In chapter six, Brody writes, “Though enterprises require privacy, blockchains do not, by default, offer privacy.” Given this, Brody focuses this section on privacy applications that can be applied to support enterprise transactions. Although Brody mentions at the beginning of the book that the read is not meant to promote EY’s blockchain work, he does detail how Nightfall and Starlight — two privacy mechanisms created by EY — are used by businesses to ensure private blockchain transactions.
Real-world enterprise Ethereum use cases
Part two of Brody’s book focuses on use cases and case studies. This section is probably the most interesting because it explains why the technology could be helpful for business processes.
Tokenization is heavily discussed in section two, with Brody writing that it is “the single most important thing enterprises can do in the blockchain space.” He adds that tokenization is often the first decision that firms using blockchain make since this can be used to digitize assets that can be easily tracked and managed.
Although Brody explains the difference between ERC-20 and ERC-721 tokens, he emphasizes that the ERC-1155 standard is gaining traction among enterprises due to its blend of fungible and nonfungible properties. Brody shares that an EY client in the pharmaceutical industry is currently using ERC-1155 tokens to track serialized medicine packages. “Using the 1155 standard, this firm can mint large volumes of tokens and transfer them in big batches to distributors and others,” he writes.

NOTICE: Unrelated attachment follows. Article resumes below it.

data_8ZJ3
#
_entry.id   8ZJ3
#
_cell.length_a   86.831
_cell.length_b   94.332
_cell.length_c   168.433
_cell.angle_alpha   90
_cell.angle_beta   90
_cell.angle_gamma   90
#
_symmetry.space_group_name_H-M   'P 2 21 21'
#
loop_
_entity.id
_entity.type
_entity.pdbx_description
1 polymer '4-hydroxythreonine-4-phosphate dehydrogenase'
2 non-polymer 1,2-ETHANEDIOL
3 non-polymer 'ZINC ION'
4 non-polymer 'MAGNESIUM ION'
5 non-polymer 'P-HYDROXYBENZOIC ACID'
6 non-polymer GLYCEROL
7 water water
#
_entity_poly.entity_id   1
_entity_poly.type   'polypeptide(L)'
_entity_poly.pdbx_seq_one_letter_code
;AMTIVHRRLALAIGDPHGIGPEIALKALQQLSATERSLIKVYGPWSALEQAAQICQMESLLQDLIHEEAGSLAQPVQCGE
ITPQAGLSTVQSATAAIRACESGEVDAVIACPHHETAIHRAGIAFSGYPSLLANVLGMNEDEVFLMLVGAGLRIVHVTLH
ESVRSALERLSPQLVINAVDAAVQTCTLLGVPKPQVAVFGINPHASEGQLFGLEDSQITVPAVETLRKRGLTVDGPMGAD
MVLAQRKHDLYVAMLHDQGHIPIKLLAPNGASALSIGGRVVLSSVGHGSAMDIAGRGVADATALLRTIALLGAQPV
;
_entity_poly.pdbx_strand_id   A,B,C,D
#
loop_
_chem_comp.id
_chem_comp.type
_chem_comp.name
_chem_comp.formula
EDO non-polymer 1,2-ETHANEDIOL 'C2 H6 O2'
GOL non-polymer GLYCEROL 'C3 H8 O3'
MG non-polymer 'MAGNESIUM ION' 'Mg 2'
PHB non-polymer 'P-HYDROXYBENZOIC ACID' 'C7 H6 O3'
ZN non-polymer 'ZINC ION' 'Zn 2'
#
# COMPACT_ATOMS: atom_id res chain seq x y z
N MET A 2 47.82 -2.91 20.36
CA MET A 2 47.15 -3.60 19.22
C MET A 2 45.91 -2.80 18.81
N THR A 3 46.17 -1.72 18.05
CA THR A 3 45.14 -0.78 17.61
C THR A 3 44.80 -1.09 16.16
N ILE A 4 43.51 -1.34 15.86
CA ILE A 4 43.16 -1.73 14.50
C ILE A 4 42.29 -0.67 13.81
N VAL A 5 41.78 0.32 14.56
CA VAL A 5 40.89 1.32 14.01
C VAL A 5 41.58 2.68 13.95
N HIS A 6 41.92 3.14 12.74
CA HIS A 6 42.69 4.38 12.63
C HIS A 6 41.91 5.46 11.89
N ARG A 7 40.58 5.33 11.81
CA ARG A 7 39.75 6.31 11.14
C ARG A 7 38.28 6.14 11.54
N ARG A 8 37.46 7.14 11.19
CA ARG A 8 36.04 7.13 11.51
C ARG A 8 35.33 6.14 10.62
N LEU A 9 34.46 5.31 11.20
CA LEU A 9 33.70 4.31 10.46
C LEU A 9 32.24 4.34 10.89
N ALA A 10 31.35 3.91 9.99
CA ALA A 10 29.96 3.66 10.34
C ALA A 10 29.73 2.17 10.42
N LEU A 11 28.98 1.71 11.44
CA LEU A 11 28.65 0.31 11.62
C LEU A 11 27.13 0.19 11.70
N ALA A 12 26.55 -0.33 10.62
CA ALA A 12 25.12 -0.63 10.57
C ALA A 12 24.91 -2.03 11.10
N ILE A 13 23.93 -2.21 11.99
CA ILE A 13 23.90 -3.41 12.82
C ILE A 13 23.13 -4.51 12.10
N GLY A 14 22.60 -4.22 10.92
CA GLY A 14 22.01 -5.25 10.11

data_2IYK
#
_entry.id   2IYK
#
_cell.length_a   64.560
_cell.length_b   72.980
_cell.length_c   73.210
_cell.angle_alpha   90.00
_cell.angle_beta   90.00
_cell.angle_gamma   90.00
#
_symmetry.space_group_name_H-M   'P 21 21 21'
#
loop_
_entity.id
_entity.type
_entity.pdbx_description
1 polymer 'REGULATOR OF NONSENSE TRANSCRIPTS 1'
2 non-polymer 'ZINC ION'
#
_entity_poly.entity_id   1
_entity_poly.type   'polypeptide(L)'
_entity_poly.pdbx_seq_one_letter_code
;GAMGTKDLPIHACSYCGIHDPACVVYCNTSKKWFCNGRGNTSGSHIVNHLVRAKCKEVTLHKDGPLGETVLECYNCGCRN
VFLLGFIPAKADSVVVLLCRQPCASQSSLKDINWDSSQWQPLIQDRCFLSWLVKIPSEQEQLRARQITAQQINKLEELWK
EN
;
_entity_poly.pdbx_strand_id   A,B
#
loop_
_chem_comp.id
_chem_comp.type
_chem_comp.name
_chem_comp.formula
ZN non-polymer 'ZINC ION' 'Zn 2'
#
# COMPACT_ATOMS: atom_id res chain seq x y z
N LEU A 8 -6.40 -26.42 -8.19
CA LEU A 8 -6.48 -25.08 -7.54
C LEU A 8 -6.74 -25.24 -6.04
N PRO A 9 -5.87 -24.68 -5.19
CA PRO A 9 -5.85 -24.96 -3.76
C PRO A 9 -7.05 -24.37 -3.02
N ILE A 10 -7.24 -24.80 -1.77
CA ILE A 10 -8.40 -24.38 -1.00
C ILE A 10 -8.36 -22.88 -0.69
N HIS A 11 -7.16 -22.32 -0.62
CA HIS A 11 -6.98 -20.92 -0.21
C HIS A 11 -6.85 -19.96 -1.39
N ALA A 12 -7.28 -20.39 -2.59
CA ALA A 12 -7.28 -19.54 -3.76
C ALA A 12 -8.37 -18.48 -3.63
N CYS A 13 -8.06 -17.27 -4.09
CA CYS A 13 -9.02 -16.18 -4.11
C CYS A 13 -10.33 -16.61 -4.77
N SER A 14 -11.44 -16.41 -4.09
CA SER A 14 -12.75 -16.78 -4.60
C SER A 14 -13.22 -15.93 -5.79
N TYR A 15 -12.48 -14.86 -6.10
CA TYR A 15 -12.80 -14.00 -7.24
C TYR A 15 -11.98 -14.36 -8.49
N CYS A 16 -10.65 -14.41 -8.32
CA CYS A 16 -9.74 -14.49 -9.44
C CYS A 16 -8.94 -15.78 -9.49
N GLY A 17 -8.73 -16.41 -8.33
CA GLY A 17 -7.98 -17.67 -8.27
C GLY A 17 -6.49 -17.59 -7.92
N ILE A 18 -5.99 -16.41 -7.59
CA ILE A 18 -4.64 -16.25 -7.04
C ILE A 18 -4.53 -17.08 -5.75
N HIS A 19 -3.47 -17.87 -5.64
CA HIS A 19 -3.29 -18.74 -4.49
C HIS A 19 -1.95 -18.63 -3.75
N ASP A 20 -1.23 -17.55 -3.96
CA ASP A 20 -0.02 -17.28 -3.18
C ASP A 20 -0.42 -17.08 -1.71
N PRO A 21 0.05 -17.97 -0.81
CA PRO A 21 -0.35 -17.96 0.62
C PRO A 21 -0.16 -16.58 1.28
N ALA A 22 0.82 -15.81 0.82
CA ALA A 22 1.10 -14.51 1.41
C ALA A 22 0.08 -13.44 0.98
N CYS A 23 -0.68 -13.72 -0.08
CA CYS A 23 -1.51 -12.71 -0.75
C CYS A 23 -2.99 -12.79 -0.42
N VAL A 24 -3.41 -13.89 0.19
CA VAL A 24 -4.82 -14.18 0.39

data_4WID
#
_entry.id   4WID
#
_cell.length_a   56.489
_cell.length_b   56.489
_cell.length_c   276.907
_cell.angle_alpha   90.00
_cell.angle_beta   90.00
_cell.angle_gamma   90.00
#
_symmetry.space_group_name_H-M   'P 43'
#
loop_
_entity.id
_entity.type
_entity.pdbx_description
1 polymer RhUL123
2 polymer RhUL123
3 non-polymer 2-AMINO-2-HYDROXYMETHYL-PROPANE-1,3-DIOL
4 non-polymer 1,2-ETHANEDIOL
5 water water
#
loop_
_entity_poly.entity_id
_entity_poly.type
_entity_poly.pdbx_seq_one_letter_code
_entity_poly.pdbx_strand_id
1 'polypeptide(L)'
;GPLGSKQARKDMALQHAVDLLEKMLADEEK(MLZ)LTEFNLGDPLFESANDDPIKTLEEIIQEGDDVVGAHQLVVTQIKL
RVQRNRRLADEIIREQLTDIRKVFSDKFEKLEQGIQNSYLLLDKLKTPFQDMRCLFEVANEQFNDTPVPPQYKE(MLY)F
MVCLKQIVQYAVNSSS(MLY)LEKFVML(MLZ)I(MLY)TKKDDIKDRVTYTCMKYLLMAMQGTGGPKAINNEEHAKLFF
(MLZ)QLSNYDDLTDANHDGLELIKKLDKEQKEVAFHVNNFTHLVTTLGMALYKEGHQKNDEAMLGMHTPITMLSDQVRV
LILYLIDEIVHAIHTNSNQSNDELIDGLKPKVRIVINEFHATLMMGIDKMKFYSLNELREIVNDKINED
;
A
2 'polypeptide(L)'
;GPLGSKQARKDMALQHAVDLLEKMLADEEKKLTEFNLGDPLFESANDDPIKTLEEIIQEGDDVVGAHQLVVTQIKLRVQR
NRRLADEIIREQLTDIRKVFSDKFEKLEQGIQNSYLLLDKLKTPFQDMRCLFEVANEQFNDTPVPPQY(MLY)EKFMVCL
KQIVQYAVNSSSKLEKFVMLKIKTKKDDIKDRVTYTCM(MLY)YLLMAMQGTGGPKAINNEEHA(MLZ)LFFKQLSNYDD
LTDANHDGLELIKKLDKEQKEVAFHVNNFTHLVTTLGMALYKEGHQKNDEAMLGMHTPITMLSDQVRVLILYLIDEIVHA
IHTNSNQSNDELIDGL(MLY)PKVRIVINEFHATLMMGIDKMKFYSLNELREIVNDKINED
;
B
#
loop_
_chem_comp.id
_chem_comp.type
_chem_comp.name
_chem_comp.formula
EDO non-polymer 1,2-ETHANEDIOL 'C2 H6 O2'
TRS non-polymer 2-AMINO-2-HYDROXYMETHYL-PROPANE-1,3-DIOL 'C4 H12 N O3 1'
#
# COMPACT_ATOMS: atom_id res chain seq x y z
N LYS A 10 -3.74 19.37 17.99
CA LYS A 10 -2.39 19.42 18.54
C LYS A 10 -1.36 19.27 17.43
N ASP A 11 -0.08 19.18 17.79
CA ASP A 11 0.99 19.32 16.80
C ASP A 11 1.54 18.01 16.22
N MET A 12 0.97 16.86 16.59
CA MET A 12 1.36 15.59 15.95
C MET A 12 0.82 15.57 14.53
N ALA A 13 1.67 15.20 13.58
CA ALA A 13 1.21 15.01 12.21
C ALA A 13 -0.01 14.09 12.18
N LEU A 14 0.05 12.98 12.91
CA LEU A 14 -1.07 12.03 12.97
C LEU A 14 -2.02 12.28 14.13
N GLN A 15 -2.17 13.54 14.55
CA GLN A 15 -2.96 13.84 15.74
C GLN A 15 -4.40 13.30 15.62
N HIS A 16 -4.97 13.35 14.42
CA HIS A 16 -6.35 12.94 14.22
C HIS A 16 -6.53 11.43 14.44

Brody continues sharing real-world examples of how EY clients apply the Ethereum blockchain. For instance, he explains how Italian beer producer Peroni uses blockchain for traceability, allowing consumers to scan a QR code to understand how the beer was produced.
“Those looking at a beer non-fungible token (NFT) from Peroni on the Polygon PoS chain (an Ethereum side chain), will be able to see Peroni’s final batch token as well as input tokens from the malt house and farms,” writes Brody.
In addition to these use cases, Brody details how blockchain helps with supply chain management, contract management, carbon emission tracking, payments and more. He emphasizes in this section that “Blockchains will do for business ecosystems what ERP [enterprise resource planning] did inside the single enterprise.”
‘Ethereum for Business’ is educational, but blockchain is broad
While Ethereum for Business provides an in-depth and clear view of enterprise Ethereum, readers should remember that the blockchain ecosystem is broad. There are a number of different blockchain networks that businesses can use aside from Ethereum.
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Yet it’s notable that Brody’s new book gives an in-depth overview of the Ethereum ecosystem, breaking down key concepts while providing real-world use cases. This is extremely important, as education around blockchain technology is still needed to drive mainstream adoption.